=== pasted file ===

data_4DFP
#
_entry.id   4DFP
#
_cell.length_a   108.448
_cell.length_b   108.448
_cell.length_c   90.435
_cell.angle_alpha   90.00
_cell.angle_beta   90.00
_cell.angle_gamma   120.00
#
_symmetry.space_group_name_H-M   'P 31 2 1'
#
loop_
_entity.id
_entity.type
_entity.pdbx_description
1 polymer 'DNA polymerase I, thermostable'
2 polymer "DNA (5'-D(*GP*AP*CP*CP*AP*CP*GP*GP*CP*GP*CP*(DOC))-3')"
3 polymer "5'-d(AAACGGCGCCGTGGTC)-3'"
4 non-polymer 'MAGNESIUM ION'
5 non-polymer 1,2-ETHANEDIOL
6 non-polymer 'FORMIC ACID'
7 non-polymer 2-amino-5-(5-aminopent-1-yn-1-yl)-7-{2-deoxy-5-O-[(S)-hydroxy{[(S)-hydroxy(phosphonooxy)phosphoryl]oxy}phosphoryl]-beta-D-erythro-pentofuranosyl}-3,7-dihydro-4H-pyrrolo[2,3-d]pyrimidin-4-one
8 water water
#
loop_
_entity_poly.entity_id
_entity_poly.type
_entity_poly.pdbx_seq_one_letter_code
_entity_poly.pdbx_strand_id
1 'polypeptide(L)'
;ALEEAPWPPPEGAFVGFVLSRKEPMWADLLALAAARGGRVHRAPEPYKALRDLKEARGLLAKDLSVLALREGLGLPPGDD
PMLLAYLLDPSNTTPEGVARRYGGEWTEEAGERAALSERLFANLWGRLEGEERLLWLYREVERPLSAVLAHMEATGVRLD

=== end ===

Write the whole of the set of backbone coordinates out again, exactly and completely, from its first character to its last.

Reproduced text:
data_4DFP
#
_entry.id   4DFP
#
_cell.length_a   108.448
_cell.length_b   108.448
_cell.length_c   90.435
_cell.angle_alpha   90.00
_cell.angle_beta   90.00
_cell.angle_gamma   120.00
#
_symmetry.space_group_name_H-M   'P 31 2 1'
#
loop_
_entity.id
_entity.type
_entity.pdbx_description
1 polymer 'DNA polymerase I, thermostable'
2 polymer "DNA (5'-D(*GP*AP*CP*CP*AP*CP*GP*GP*CP*GP*CP*(DOC))-3')"
3 polymer "5'-d(AAACGGCGCCGTGGTC)-3'"
4 non-polymer 'MAGNESIUM ION'
5 non-polymer 1,2-ETHANEDIOL
6 non-polymer 'FORMIC ACID'
7 non-polymer 2-amino-5-(5-aminopent-1-yn-1-yl)-7-{2-deoxy-5-O-[(S)-hydroxy{[(S)-hydroxy(phosphonooxy)phosphoryl]oxy}phosphoryl]-beta-D-erythro-pentofuranosyl}-3,7-dihydro-4H-pyrrolo[2,3-d]pyrimidin-4-one
8 water water
#
loop_
_entity_poly.entity_id
_entity_poly.type
_entity_poly.pdbx_seq_one_letter_code
_entity_poly.pdbx_strand_id
1 'polypeptide(L)'
;ALEEAPWPPPEGAFVGFVLSRKEPMWADLLALAAARGGRVHRAPEPYKALRDLKEARGLLAKDLSVLALREGLGLPPGDD
PMLLAYLLDPSNTTPEGVARRYGGEWTEEAGERAALSERLFANLWGRLEGEERLLWLYREVERPLSAVLAHMEATGVRLD